CloseThe classical TurĂĄn problem asks: given a graph H, how many edges can an n-vertex graph have while containing no isomorphic copy of H? By viewing (k+1)-uniform hypergraphs as k-dimensional simplicial complexes, we can ask a topological version (first posed by Nati Linial): given a k-dimensional simplicial complex S, how many facets can an n-vertex k-dimensional simplicial complex have while containing no homeomorphic copy of S? Until recently, little was known for k > 2. In this talk, we give an answer for general k, by way of dependent random choice and the combinatorial notion of a trace-bounded hypergraph. Joint work with Jason Long and Bhargav Narayanan.

CloseThe classical Kirchoff matrix-tree theorem states that the number of spanning trees of a finite connected graph is equal to the determinant of the graph's reduced Laplacian matrix. This result actually evinces the equality of the number of spanning trees of a graph and the cardinality of a finite group, referred to alternately as the sandpile group, Jacobian group, or Picard group of the graph. Further, one can endow the graph with a ribbon structure, an ordering of the edges around each vertex, in order to turn the set of spanning trees into a torsor for the Picard group. We present two such torsor structures in particular, survey some results comparing the two, and discuss a conjecture of Baker and Wang on these structures in nonplanar ribbon graphs.

CloseThe analysis of time-varying systems using topological methods has gained considerable attention over the last few years. This talk will be about quasiperiodic recurrence in time series data; i.e., the superposition of periodic oscillators with non-commensurate frequencies. The sliding window (or time delay) embeddings of such functions can be shown to be dense in high-dimensional tori, and we will discuss techniques to study the persistent homology of such sets. Along the way, we will present a recent KĂŒnneth theorem for persistent homology, as well as several applications to data science and engineering.

CloseWe develop novel techniques which allow us to prove a diverse range of results relating to subset sums and complete sequences of positive integers, including solutions to several longstanding open problems. These include: solutions to three problems of Burr and ErdĆs on Ramsey complete sequences, for which ErdĆs later offered a combined total of $350; analogous results for the new notion of density complete sequences; the solution to a conjecture of Alon and ErdĆs on the minimum number of colors needed to color the positive integers less than n so that n cannot be written as a monochromatic sum; the exact determination of an extremal function introduced by ErdĆs and Graham on sets of integers avoiding a given subset sum; and, answering a question of Tran, Vu and Wood, a homogeneous strengthening of a seminal result of SzemerĂ©di and Vu on long arithmetic progressions in subset sums.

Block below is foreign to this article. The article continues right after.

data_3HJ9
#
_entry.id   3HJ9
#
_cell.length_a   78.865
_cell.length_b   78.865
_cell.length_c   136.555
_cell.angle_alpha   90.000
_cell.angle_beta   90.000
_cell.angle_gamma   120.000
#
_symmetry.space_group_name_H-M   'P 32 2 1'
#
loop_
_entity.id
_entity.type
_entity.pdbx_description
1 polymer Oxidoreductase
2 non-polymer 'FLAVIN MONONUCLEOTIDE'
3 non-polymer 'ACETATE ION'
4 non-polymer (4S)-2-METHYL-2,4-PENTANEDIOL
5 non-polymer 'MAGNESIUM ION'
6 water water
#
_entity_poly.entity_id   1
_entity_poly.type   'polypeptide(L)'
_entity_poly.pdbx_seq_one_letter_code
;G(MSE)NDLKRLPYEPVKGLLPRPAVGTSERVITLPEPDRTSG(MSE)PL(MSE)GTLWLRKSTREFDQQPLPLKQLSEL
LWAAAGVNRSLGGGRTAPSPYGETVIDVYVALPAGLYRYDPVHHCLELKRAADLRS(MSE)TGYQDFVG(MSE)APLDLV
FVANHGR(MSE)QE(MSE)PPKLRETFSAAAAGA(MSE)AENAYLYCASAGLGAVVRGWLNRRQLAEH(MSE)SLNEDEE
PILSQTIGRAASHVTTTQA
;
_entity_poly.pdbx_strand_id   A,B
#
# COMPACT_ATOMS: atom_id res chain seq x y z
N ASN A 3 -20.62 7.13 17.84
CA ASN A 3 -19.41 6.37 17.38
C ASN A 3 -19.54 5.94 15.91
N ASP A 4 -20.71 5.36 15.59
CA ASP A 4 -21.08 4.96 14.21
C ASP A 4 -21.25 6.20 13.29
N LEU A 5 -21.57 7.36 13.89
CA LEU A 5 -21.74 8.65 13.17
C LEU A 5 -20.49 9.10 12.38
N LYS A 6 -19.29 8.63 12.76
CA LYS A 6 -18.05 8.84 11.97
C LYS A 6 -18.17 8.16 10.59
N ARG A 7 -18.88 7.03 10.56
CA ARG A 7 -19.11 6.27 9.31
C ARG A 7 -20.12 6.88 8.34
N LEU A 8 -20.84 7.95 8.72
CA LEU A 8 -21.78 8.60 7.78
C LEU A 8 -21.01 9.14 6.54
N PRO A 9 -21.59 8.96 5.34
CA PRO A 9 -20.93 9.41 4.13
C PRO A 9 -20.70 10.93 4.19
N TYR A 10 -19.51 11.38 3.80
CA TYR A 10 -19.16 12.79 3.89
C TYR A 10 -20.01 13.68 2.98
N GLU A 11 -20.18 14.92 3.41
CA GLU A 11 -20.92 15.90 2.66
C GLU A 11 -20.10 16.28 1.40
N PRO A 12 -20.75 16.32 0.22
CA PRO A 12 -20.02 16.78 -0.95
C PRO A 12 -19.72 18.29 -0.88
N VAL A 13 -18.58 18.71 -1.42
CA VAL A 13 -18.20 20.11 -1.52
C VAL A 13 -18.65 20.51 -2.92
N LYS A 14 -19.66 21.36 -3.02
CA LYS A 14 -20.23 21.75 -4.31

Joint work with Jacob Fox and Huy Tuan Pham.

In several different contexts (mathematical) physicists have proposed a nonlinear system of PDEs which can be recast into a single Schroedinger equation with a Schroedinger potential that is the solution to a Poisson equation with the square of the solution of the Schroedinger equation as source term; as such it is known under a variety of names (see above). For instance, Roger Penrose proposed it in his theory of gravity-induced quantum-mechanical wave function collapse, but also down-to-earth condensed matter theories, by Pekar and later by Choquard, produce this equation without invoking gravity. Interestingly, the question of the asymptotic large-distance behavior has received several plausible but conflicting answers which cannot all be true simultaneously. Recently I managed to settle the issue of the leading order term --- partly rigorously, partly with the help of Maple. Subsequently Andrey Yudin from Moskow managed to tickle Maple to produce an intriguing formula for all the putative asymptotic correction terms to the leading order term which are of power law type. Numerically this formula seems pretty accurate, but it has yet to be proved; moreover, there are correction terms beyond all orders of powers, and a formula for these terms has yet to be found

CloseThe associative spectrum was introduced by Csakany and Waldhauser in 2000 as a method of quantifying the non-associativity of binary operations or the corresponding groupoids. The associative spectrum of a groupoid G is an integer sequence, the n-th member of which equals the number of distinct term operations induced on G by the bracketings of n variables. Graph algebras were introduced by Shallon in 1979 and provide a useful representation of directed graphs as algebras with a binary operation. In this talk, we report our work on associative spectra of graph algebras. We classify undirected graphs according to the associative spectra of their graph algebras; there are only three distinct possibilities: constant 1, powers of 2, and Catalan numbers. For arbitrary digraphs, the situation is considerably more complicated. We provide a necessary and sufficient condition for a graph algebra to satisfy a given bracketing identity, expressed in terms of several numerical structural parameters associated, on the one hand, with the graph and, on the other hand, with a pair of bracketings. Based on this, we establish bounds on the possible associative spectra of graph algebras; such a spectrum is either a constant sequence bounded above by 2 or it grows exponentially. This stands in stark contrast with associative spectra of arbitrary groupoids, for which other constant and subexponential spectra are also possible. This is joint work with Tamas Waldhauser (University of Szeged).